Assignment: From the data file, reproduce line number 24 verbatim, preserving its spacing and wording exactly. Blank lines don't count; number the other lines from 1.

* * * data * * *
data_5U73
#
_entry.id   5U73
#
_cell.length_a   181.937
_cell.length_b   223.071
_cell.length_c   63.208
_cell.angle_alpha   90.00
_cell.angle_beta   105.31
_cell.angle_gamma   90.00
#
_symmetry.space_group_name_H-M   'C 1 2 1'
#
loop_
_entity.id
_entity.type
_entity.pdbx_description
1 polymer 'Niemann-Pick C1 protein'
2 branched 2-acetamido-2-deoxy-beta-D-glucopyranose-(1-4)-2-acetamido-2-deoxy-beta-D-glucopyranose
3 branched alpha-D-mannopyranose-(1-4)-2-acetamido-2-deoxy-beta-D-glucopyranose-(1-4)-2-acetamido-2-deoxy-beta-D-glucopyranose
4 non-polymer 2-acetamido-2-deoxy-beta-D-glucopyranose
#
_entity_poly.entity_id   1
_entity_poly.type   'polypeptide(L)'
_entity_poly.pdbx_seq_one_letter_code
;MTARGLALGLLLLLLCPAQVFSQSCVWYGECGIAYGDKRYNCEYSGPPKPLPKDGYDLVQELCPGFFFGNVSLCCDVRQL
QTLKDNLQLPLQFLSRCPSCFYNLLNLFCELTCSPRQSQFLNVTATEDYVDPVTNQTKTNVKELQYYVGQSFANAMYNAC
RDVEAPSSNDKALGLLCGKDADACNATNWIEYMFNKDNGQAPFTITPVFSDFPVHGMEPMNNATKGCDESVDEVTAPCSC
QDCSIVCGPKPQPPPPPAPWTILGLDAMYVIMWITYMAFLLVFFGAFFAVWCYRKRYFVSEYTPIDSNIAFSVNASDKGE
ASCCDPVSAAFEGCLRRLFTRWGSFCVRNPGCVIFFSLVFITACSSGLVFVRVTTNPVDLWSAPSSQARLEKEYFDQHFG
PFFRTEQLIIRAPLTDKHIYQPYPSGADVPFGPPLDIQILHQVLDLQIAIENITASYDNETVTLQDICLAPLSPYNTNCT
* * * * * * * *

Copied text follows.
_entity_poly.type   'polypeptide(L)'